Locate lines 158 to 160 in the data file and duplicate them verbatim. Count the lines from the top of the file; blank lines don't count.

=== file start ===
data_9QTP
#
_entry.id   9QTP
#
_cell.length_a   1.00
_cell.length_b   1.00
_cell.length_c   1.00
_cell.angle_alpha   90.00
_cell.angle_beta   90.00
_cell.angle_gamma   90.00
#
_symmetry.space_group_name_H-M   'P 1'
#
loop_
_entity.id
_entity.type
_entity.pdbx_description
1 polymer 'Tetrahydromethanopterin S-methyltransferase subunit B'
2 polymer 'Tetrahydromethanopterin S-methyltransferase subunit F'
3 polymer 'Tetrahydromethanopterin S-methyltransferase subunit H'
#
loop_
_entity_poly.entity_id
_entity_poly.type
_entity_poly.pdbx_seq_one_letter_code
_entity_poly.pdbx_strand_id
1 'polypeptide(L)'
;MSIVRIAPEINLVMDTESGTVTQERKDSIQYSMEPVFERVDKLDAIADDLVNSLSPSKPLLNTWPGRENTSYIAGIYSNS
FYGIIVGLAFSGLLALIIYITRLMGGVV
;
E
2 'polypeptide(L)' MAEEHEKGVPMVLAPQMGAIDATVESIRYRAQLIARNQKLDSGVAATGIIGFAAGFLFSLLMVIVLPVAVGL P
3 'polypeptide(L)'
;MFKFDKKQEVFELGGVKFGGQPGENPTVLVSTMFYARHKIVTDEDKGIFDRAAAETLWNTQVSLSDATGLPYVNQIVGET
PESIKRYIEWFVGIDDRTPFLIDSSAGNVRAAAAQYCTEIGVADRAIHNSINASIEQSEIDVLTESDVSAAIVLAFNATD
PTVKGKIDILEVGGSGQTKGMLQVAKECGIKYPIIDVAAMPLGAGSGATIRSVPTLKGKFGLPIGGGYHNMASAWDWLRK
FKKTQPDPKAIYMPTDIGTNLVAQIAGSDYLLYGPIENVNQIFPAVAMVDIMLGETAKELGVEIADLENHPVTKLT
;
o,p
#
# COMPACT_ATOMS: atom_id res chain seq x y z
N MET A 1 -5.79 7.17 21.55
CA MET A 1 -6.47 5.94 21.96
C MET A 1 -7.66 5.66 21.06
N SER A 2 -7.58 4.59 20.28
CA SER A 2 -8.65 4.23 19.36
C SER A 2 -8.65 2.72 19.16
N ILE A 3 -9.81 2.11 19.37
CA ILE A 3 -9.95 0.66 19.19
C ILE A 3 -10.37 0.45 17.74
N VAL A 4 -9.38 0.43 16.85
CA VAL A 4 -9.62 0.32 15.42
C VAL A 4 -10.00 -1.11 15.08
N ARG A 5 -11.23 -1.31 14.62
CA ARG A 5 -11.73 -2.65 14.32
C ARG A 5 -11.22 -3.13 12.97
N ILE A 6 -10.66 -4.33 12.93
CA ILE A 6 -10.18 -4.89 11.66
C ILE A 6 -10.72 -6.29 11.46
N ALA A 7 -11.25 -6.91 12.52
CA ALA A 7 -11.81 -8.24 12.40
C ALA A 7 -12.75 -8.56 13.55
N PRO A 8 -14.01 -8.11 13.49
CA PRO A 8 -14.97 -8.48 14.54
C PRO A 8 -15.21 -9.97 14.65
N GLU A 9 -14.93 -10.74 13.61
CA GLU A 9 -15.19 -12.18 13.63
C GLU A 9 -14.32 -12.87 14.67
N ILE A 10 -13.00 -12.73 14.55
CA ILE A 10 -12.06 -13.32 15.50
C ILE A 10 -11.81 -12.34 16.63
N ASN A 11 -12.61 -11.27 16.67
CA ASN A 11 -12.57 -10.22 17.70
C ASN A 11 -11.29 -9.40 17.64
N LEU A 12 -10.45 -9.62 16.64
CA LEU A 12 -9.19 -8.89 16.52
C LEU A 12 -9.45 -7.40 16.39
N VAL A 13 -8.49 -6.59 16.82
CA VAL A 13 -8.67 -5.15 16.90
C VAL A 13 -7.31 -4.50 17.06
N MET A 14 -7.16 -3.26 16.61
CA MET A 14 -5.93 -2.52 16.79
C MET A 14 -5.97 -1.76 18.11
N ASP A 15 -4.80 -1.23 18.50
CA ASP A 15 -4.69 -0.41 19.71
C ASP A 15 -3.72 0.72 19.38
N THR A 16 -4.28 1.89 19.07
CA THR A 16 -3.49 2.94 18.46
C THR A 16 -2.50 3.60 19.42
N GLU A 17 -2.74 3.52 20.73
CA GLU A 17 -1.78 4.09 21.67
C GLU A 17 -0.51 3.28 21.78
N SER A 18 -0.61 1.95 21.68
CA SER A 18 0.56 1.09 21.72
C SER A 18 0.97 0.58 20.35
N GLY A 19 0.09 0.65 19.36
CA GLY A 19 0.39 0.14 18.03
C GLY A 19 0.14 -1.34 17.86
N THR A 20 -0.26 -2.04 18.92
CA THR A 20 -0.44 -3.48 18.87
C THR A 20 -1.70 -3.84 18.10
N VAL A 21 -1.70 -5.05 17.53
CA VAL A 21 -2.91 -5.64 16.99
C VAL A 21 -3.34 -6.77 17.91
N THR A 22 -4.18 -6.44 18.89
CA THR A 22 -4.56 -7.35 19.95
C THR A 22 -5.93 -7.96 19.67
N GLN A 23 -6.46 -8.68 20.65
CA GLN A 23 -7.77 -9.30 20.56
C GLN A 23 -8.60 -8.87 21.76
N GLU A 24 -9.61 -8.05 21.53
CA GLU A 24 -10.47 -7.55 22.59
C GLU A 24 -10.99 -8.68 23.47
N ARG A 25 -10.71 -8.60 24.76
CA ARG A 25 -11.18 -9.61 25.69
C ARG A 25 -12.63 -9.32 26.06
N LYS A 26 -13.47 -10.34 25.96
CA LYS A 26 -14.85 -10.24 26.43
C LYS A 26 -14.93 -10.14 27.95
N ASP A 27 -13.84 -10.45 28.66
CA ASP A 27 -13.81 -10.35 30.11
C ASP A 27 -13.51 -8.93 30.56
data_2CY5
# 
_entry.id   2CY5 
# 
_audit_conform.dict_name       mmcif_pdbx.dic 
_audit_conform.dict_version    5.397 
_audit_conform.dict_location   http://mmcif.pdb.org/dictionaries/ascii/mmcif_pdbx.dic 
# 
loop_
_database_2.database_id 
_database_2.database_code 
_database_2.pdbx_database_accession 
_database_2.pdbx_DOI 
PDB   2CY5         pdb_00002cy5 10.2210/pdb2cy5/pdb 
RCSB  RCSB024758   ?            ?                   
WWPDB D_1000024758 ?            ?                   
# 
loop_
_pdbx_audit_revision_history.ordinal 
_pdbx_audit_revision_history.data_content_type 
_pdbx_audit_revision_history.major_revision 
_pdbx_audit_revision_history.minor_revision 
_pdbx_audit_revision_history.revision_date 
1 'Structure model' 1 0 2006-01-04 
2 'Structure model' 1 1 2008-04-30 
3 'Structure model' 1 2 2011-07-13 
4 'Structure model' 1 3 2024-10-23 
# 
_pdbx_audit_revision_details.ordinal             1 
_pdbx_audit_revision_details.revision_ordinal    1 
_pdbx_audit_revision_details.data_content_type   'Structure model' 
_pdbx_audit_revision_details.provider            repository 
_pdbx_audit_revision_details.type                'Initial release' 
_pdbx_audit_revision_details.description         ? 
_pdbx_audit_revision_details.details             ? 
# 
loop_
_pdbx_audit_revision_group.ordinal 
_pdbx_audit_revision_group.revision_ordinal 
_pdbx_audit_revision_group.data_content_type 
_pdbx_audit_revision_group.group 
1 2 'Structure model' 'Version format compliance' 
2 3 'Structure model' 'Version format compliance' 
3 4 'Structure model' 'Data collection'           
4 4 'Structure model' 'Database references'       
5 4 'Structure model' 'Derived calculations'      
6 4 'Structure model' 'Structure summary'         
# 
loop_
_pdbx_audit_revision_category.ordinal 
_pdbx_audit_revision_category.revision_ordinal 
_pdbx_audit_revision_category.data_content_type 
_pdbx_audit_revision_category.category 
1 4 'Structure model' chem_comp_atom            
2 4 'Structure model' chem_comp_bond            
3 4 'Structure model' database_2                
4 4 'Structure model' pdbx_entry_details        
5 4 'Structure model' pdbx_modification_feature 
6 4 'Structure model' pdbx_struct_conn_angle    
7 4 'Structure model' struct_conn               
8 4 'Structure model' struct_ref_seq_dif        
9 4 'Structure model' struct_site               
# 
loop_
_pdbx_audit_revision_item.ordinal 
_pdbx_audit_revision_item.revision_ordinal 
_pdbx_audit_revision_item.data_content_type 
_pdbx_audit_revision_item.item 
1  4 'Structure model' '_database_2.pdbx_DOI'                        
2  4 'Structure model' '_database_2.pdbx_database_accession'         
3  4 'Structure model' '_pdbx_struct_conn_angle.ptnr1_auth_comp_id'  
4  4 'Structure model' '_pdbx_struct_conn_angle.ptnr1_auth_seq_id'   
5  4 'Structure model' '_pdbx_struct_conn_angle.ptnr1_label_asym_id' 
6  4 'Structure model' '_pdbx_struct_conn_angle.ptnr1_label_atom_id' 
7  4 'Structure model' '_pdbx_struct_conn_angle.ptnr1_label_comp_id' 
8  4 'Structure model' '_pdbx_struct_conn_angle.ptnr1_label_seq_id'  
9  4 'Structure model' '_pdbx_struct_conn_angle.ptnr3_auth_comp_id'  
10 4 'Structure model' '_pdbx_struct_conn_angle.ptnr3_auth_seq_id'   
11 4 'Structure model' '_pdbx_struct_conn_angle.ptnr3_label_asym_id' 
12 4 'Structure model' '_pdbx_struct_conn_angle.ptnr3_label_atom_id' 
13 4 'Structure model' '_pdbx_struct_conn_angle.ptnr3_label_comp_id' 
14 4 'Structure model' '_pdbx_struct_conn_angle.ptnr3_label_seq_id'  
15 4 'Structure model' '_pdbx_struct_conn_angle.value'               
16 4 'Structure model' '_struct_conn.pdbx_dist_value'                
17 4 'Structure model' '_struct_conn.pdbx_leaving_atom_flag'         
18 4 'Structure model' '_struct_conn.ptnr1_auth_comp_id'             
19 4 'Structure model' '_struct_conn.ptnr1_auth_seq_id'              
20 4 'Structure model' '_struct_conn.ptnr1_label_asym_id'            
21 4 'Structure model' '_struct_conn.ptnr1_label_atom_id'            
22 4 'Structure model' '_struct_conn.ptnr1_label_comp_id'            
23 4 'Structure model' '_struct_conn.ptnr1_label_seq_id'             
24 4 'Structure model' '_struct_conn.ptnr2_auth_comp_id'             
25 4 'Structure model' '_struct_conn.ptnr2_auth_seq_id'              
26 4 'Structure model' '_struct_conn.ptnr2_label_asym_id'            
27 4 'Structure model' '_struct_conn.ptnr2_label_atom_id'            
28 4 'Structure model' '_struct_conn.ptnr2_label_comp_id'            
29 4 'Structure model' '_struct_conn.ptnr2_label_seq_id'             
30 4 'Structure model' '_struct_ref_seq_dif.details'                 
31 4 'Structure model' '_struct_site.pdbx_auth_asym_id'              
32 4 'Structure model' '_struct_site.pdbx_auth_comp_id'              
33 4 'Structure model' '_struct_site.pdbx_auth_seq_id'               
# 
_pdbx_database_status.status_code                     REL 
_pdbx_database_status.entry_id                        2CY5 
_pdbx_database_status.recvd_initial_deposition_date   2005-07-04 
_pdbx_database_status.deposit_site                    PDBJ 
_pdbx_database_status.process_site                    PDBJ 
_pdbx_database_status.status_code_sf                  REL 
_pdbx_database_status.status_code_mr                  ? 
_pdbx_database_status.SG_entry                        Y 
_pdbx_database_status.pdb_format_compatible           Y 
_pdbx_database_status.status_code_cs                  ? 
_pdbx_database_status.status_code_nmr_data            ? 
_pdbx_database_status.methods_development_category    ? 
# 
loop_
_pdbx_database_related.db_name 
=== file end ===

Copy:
# 
loop_
_pdbx_audit_revision_group.ordinal 